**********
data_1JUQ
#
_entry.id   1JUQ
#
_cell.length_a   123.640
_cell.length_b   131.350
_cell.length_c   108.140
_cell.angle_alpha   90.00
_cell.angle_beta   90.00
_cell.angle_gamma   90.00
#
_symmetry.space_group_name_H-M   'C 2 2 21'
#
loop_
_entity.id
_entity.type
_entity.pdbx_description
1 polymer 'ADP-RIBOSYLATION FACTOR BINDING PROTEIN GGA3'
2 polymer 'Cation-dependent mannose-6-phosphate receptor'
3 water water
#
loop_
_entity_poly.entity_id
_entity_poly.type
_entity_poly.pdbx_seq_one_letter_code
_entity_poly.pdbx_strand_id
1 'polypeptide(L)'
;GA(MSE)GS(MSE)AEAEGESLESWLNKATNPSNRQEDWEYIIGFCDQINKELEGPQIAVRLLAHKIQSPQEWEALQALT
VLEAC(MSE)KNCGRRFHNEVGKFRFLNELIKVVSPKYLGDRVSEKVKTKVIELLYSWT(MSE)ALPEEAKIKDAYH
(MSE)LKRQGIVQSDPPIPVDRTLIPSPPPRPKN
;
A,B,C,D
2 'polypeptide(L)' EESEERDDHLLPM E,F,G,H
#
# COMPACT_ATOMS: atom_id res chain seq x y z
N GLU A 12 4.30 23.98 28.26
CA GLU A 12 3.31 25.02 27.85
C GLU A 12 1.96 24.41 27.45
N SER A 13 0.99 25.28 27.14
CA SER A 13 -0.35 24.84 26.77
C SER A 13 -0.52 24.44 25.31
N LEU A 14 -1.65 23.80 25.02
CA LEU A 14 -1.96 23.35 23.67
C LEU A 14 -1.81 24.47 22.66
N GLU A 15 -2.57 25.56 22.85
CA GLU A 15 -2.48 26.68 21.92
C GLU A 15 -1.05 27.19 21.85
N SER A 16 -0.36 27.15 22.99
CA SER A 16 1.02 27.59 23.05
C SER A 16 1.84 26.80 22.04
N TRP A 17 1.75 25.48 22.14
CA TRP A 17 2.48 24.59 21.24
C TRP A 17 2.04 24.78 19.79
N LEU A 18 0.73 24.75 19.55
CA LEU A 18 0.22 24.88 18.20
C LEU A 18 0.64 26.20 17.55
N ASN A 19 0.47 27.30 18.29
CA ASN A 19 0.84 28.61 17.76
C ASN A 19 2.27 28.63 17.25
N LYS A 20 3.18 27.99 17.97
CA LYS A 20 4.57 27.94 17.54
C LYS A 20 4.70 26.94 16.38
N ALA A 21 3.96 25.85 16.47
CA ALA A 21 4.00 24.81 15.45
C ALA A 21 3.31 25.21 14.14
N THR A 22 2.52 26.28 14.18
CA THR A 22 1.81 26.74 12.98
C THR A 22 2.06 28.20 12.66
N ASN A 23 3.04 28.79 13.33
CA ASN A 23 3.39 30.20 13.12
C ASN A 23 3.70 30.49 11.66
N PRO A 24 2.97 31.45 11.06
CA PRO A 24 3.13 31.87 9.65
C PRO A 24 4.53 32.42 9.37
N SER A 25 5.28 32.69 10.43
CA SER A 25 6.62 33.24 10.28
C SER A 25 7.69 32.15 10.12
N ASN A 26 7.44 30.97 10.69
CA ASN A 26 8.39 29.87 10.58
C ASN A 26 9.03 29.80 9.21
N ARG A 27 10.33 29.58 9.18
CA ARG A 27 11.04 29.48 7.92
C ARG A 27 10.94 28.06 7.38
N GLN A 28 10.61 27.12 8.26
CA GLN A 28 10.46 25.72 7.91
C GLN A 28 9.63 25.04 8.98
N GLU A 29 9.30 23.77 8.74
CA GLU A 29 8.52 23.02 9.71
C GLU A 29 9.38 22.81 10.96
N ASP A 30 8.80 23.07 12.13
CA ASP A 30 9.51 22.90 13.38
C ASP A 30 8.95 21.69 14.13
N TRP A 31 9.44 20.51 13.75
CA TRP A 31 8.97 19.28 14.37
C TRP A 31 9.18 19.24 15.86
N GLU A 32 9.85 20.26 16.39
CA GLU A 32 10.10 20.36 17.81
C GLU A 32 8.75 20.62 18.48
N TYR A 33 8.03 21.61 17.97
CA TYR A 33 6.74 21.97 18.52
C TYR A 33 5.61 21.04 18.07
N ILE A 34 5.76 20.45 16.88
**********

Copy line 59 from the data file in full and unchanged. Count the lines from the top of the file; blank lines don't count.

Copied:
C ASN A 19 2.27 28.63 17.25